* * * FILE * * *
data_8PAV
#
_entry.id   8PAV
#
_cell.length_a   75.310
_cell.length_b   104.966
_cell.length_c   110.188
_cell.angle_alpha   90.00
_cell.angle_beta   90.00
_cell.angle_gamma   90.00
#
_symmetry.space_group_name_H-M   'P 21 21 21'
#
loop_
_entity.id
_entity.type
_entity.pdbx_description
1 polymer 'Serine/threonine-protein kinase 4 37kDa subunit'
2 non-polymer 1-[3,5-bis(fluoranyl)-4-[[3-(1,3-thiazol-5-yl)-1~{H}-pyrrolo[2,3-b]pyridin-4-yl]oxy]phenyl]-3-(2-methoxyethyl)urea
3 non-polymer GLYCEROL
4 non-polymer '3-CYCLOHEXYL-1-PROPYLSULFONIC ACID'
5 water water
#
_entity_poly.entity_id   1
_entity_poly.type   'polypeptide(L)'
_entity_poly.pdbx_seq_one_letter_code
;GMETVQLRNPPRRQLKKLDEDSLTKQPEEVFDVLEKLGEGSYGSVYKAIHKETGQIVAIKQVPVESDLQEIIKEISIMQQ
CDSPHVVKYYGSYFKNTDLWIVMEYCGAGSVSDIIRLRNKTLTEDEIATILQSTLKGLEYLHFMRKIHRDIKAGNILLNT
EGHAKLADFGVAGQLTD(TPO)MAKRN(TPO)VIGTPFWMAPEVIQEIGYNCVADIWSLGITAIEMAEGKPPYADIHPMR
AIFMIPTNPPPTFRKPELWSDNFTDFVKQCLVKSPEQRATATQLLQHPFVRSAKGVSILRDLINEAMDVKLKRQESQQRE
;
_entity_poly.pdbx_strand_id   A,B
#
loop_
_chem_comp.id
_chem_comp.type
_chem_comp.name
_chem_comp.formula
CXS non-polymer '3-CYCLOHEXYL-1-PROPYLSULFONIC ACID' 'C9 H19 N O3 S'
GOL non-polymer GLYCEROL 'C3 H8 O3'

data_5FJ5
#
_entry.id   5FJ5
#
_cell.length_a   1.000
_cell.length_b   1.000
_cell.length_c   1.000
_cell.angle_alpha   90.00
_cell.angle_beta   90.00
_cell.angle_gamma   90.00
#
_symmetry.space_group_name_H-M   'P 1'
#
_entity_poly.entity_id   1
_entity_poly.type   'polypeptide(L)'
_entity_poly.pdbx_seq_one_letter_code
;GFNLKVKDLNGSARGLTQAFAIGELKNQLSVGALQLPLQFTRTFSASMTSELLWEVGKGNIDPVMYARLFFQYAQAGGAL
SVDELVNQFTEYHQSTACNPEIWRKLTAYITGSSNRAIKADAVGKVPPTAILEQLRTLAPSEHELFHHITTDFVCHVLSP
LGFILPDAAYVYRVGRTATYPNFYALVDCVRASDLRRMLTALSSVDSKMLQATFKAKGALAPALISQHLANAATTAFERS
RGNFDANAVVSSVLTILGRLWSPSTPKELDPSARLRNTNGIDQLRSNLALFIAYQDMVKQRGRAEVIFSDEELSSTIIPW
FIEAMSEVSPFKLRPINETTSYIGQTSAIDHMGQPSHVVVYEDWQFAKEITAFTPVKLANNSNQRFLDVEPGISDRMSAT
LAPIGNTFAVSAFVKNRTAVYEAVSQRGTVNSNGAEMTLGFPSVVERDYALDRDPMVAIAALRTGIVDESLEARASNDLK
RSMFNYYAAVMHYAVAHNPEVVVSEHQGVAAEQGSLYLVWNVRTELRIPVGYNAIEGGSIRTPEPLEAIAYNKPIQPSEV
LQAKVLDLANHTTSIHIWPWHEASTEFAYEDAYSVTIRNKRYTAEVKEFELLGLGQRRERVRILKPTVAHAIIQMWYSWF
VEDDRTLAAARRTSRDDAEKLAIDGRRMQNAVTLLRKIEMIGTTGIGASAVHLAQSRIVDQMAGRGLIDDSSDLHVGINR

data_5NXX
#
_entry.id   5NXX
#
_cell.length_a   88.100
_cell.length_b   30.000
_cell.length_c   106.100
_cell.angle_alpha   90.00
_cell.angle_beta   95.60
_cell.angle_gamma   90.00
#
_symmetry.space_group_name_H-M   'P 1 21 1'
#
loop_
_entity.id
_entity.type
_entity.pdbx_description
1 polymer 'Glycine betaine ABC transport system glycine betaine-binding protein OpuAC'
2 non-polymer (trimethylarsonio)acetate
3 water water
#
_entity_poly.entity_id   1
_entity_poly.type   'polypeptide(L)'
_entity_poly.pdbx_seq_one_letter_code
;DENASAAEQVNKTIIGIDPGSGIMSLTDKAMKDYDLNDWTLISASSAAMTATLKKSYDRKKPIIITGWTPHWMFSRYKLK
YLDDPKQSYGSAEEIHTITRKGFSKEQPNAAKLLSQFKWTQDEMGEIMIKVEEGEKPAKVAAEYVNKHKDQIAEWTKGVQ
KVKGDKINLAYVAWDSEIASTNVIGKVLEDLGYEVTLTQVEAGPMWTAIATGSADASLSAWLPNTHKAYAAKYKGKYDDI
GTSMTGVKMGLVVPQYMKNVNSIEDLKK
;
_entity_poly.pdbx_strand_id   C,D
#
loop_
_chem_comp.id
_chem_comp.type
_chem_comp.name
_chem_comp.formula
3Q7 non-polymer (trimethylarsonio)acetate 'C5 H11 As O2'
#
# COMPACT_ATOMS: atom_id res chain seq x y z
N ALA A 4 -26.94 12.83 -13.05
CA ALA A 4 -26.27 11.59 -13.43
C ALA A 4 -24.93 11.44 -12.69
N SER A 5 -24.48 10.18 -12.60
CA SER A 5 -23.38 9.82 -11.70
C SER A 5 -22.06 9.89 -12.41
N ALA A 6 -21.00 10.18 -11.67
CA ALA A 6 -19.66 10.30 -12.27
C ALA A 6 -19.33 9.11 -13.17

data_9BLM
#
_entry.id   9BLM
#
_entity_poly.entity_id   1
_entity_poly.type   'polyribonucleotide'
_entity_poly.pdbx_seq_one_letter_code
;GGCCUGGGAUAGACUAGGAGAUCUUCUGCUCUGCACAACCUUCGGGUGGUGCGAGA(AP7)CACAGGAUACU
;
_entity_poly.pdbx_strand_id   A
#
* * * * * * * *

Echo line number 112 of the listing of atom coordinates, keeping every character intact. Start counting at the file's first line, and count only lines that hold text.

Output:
CA ALA A 6 -19.66 10.30 -12.27